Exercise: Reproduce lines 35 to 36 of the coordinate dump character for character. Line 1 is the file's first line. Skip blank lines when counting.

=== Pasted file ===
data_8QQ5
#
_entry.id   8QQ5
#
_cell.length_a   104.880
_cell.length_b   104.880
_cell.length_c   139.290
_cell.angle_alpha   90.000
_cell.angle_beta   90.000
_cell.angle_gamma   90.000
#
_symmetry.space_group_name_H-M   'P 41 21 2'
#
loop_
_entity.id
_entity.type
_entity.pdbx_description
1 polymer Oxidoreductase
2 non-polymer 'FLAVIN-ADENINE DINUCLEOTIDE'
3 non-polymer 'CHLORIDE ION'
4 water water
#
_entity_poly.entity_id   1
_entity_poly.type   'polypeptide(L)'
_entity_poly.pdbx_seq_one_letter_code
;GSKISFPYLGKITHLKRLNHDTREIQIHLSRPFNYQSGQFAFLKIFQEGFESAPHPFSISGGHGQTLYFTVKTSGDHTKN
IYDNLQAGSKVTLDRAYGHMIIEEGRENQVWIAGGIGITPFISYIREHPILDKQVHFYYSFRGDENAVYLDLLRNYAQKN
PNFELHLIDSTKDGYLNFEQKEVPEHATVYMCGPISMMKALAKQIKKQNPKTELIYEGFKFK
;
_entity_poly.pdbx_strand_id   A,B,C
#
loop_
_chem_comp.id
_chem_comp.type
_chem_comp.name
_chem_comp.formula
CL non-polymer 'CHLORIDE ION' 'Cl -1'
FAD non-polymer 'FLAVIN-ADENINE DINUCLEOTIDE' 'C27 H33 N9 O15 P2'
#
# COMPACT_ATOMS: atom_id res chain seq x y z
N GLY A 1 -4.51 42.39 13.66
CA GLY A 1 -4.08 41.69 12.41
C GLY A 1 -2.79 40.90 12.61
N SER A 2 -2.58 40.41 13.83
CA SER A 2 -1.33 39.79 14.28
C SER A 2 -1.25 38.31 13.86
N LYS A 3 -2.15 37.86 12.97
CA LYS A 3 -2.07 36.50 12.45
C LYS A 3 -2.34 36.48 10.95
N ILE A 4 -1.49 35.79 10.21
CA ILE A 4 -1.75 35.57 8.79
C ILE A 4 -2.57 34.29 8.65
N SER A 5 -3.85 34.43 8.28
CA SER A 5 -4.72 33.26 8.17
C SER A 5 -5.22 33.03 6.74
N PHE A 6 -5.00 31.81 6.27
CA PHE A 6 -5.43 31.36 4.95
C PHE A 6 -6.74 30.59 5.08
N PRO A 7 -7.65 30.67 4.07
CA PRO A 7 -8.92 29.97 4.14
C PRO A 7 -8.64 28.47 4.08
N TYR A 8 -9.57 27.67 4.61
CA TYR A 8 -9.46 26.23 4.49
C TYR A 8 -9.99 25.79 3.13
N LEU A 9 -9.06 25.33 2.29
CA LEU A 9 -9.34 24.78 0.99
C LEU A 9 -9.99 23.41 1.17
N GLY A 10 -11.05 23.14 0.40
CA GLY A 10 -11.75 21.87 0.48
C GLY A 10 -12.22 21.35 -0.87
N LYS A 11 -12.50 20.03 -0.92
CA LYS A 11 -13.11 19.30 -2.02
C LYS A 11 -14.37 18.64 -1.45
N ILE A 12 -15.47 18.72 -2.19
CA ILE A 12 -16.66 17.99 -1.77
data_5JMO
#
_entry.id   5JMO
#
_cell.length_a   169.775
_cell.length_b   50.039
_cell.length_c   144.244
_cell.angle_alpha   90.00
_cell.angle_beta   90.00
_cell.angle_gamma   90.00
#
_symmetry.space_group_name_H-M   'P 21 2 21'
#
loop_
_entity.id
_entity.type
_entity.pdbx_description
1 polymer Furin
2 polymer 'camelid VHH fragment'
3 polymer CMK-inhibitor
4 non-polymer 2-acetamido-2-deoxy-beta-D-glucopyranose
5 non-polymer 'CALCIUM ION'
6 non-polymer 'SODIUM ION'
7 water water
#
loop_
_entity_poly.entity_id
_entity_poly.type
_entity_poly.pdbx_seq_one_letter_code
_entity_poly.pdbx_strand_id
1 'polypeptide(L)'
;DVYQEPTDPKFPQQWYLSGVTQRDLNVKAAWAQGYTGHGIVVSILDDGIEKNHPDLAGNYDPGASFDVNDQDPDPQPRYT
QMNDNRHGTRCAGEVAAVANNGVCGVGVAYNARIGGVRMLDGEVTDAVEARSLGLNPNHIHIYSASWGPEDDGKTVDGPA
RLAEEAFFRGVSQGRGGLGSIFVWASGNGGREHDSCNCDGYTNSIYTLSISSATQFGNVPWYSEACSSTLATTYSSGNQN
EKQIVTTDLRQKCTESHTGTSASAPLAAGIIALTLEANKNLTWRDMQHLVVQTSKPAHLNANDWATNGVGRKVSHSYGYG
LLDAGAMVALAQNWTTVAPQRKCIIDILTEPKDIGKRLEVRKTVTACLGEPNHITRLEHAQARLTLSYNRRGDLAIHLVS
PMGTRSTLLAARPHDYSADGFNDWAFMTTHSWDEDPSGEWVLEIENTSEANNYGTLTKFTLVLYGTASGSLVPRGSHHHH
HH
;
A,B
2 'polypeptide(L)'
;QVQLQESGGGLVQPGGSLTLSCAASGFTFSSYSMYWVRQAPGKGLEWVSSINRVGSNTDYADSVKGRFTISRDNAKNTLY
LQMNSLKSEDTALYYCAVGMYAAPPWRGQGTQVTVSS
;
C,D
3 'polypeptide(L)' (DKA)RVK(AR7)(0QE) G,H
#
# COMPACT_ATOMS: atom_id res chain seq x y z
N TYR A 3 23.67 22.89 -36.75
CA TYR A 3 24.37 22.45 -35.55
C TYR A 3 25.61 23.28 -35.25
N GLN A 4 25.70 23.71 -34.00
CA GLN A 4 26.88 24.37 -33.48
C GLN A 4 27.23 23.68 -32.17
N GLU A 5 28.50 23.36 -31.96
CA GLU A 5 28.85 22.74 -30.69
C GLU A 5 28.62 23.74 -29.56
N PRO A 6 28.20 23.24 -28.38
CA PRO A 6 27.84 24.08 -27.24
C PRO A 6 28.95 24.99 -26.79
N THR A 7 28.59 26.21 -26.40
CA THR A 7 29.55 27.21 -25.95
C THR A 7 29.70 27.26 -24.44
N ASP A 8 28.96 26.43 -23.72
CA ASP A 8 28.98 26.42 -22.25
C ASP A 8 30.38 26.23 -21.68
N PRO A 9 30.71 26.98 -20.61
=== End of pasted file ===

_chem_comp.name
_chem_comp.formula